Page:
Advocacy Group Seeks Full Access to Doctor Malpractice Database

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The Consumer Union's Safe Patient Project is seeking full and unrestricted access to the public use file of an online database that tracks physician malpractice and disciplinary cases, HealthLeaders Media reports (Commins, HealthLeaders Media, 11/16).

Background

The database -- called the National Practitioner Data Bank -- was established by HHS' Health Resources and Services Administration in 1986 to share information about questionable physician practices.

The database was required by law to be confidential and accessible only to certain health care providers and entities. However, the database included a section that was stripped of personal identifiers and accessible to the public, researchers and the media.

HHS blocked access to the public section earlier this year after a complaint by a Kansas neurosurgeon. A Kansas City Star reporter had combined data from the public use file with other material to write a story about malpractice allegations against the neurosurgeon.

Last week, HRSA restored access to the file. However, agency officials said anyone who uses the database must promise not to combine the information with publicly available records, such as court files, to identify physicians (iHealthBeat, 11/10).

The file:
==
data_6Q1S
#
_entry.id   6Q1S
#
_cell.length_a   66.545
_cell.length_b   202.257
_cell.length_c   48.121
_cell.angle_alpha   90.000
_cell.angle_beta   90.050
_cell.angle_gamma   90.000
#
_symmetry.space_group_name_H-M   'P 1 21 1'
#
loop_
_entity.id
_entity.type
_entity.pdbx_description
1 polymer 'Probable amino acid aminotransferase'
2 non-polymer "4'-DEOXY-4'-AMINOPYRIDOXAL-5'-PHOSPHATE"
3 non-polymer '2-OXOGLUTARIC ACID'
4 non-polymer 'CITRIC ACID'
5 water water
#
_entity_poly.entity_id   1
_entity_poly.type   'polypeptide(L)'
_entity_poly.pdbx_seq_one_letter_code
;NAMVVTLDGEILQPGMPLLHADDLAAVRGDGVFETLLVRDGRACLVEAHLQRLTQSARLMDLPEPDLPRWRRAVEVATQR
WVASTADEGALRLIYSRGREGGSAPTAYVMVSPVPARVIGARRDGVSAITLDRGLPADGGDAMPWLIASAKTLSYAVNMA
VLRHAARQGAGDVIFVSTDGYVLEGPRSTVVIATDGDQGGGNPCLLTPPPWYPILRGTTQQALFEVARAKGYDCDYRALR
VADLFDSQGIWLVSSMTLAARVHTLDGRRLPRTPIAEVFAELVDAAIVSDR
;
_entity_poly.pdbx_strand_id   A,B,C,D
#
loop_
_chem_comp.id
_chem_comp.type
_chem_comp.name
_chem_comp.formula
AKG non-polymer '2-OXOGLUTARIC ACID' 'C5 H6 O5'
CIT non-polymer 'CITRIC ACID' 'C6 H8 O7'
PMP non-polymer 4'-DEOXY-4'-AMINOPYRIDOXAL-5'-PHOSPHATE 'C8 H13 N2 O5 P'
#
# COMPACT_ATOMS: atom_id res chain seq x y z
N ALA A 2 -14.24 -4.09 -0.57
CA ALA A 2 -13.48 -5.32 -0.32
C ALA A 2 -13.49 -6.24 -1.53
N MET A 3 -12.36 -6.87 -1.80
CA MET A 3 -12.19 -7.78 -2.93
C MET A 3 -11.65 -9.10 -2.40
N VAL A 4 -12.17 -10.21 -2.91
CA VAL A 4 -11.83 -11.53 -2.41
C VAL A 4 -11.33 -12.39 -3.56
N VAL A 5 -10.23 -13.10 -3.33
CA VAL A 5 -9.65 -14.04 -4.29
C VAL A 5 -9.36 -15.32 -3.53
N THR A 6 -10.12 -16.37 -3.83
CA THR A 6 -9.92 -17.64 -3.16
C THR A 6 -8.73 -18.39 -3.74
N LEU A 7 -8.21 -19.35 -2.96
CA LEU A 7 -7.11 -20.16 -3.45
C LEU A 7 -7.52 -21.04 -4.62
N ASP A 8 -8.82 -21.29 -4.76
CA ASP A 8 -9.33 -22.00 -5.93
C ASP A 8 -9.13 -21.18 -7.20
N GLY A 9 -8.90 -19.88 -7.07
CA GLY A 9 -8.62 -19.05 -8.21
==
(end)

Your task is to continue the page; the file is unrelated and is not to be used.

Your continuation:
Safe Patient Project's View

According to the Safe Patient Project, the new requirement protects the identities of physicians at the expense of patients.

Lisa McGiffert -- director of the Safe Patient Project -- said, "When information held by the government is declared 'public,' there should be no strings attached to the use of that data."

McGiffert added, "It's time to provide the public full access to this critical information, including the names of doctors who have been disciplined by state licensing boards or sued for failing to provide safe care."

Safe Patient Project's stance differs from that of the American Medical Association, which has argued that the database would not give consumers an accurate representation of physician qualifications.

AMA CEO James Madara said that the statute of the database "explicitly provides that information reported to the NPDB is considered confidential and should not be disclosed except with respect to professional review activity" (HealthLeaders Media, 11/16).


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